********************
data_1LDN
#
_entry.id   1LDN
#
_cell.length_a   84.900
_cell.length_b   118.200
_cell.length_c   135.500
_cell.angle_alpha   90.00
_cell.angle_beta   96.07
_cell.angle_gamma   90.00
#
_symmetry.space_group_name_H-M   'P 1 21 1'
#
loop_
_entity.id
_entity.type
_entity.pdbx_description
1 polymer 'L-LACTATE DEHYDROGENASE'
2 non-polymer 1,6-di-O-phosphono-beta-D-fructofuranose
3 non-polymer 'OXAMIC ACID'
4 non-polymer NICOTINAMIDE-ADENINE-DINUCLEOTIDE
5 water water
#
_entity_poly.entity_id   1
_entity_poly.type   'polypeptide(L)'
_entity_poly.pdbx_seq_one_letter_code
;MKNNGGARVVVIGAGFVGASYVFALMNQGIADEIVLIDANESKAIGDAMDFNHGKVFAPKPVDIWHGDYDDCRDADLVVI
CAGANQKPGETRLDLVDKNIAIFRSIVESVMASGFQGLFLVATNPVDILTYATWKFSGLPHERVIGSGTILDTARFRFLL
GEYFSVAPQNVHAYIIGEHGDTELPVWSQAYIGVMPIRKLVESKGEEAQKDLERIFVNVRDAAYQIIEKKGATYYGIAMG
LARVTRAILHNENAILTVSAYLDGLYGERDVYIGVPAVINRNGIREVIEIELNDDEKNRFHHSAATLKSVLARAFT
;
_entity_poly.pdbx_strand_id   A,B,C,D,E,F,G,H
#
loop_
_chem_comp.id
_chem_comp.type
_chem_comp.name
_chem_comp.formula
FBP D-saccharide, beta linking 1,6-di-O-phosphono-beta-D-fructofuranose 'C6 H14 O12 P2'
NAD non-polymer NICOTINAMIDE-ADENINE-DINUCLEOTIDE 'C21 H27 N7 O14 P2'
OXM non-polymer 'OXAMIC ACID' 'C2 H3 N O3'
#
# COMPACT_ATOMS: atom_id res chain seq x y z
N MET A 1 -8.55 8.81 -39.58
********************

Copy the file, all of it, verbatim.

data_1LDN
#
_entry.id   1LDN
#
_cell.length_a   84.900
_cell.length_b   118.200
_cell.length_c   135.500
_cell.angle_alpha   90.00
_cell.angle_beta   96.07
_cell.angle_gamma   90.00
#
_symmetry.space_group_name_H-M   'P 1 21 1'
#
loop_
_entity.id
_entity.type
_entity.pdbx_description
1 polymer 'L-LACTATE DEHYDROGENASE'
2 non-polymer 1,6-di-O-phosphono-beta-D-fructofuranose
3 non-polymer 'OXAMIC ACID'
4 non-polymer NICOTINAMIDE-ADENINE-DINUCLEOTIDE
5 water water
#
_entity_poly.entity_id   1
_entity_poly.type   'polypeptide(L)'
_entity_poly.pdbx_seq_one_letter_code
;MKNNGGARVVVIGAGFVGASYVFALMNQGIADEIVLIDANESKAIGDAMDFNHGKVFAPKPVDIWHGDYDDCRDADLVVI
CAGANQKPGETRLDLVDKNIAIFRSIVESVMASGFQGLFLVATNPVDILTYATWKFSGLPHERVIGSGTILDTARFRFLL
GEYFSVAPQNVHAYIIGEHGDTELPVWSQAYIGVMPIRKLVESKGEEAQKDLERIFVNVRDAAYQIIEKKGATYYGIAMG
LARVTRAILHNENAILTVSAYLDGLYGERDVYIGVPAVINRNGIREVIEIELNDDEKNRFHHSAATLKSVLARAFT
;
_entity_poly.pdbx_strand_id   A,B,C,D,E,F,G,H
#
loop_
_chem_comp.id
_chem_comp.type
_chem_comp.name
_chem_comp.formula
FBP D-saccharide, beta linking 1,6-di-O-phosphono-beta-D-fructofuranose 'C6 H14 O12 P2'
NAD non-polymer NICOTINAMIDE-ADENINE-DINUCLEOTIDE 'C21 H27 N7 O14 P2'
OXM non-polymer 'OXAMIC ACID' 'C2 H3 N O3'
#
# COMPACT_ATOMS: atom_id res chain seq x y z
N MET A 1 -8.55 8.81 -39.58